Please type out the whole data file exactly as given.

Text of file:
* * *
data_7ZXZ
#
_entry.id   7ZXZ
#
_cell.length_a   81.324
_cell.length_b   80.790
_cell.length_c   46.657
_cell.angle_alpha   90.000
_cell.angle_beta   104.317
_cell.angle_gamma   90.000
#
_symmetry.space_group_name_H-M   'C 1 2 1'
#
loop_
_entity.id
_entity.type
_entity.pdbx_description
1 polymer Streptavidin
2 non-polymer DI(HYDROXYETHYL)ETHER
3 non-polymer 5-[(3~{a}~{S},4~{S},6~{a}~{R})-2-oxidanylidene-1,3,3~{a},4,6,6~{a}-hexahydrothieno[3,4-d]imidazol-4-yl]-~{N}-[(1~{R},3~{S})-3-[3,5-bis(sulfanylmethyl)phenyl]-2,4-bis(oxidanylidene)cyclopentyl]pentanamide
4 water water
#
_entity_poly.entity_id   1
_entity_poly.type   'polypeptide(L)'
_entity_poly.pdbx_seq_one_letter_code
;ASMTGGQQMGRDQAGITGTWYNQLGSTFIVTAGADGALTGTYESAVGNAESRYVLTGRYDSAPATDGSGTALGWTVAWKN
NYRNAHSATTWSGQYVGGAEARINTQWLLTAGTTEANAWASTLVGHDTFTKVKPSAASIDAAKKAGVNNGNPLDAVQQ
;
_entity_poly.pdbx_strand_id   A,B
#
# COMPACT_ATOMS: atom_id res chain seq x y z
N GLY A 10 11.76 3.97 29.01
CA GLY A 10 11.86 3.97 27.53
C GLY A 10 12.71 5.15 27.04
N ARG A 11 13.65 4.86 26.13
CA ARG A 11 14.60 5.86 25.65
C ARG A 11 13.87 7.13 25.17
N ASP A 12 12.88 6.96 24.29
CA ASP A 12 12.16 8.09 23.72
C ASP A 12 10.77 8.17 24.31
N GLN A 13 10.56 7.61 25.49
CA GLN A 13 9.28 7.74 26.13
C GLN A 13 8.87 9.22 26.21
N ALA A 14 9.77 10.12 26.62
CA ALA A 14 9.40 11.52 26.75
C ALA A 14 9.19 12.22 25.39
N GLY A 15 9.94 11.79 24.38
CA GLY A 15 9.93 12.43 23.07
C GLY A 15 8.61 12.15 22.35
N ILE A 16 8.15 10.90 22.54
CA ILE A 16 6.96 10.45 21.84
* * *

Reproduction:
data_7ZXZ
#
_entry.id   7ZXZ
#
_cell.length_a   81.324
_cell.length_b   80.790
_cell.length_c   46.657
_cell.angle_alpha   90.000
_cell.angle_beta   104.317
_cell.angle_gamma   90.000
#
_symmetry.space_group_name_H-M   'C 1 2 1'
#
loop_
_entity.id
_entity.type
_entity.pdbx_description
1 polymer Streptavidin
2 non-polymer DI(HYDROXYETHYL)ETHER
3 non-polymer 5-[(3~{a}~{S},4~{S},6~{a}~{R})-2-oxidanylidene-1,3,3~{a},4,6,6~{a}-hexahydrothieno[3,4-d]imidazol-4-yl]-~{N}-[(1~{R},3~{S})-3-[3,5-bis(sulfanylmethyl)phenyl]-2,4-bis(oxidanylidene)cyclopentyl]pentanamide
4 water water
#
_entity_poly.entity_id   1
_entity_poly.type   'polypeptide(L)'
_entity_poly.pdbx_seq_one_letter_code
;ASMTGGQQMGRDQAGITGTWYNQLGSTFIVTAGADGALTGTYESAVGNAESRYVLTGRYDSAPATDGSGTALGWTVAWKN
NYRNAHSATTWSGQYVGGAEARINTQWLLTAGTTEANAWASTLVGHDTFTKVKPSAASIDAAKKAGVNNGNPLDAVQQ
;
_entity_poly.pdbx_strand_id   A,B
#
# COMPACT_ATOMS: atom_id res chain seq x y z
N GLY A 10 11.76 3.97 29.01
CA GLY A 10 11.86 3.97 27.53
C GLY A 10 12.71 5.15 27.04
N ARG A 11 13.65 4.86 26.13
CA ARG A 11 14.60 5.86 25.65
C ARG A 11 13.87 7.13 25.17
N ASP A 12 12.88 6.96 24.29
CA ASP A 12 12.16 8.09 23.72
C ASP A 12 10.77 8.17 24.31
N GLN A 13 10.56 7.61 25.49
CA GLN A 13 9.28 7.74 26.13
C GLN A 13 8.87 9.22 26.21
N ALA A 14 9.77 10.12 26.62
CA ALA A 14 9.40 11.52 26.75
C ALA A 14 9.19 12.22 25.39
N GLY A 15 9.94 11.79 24.38
CA GLY A 15 9.93 12.43 23.07
C GLY A 15 8.61 12.15 22.35
N ILE A 16 8.15 10.90 22.54
CA ILE A 16 6.96 10.45 21.84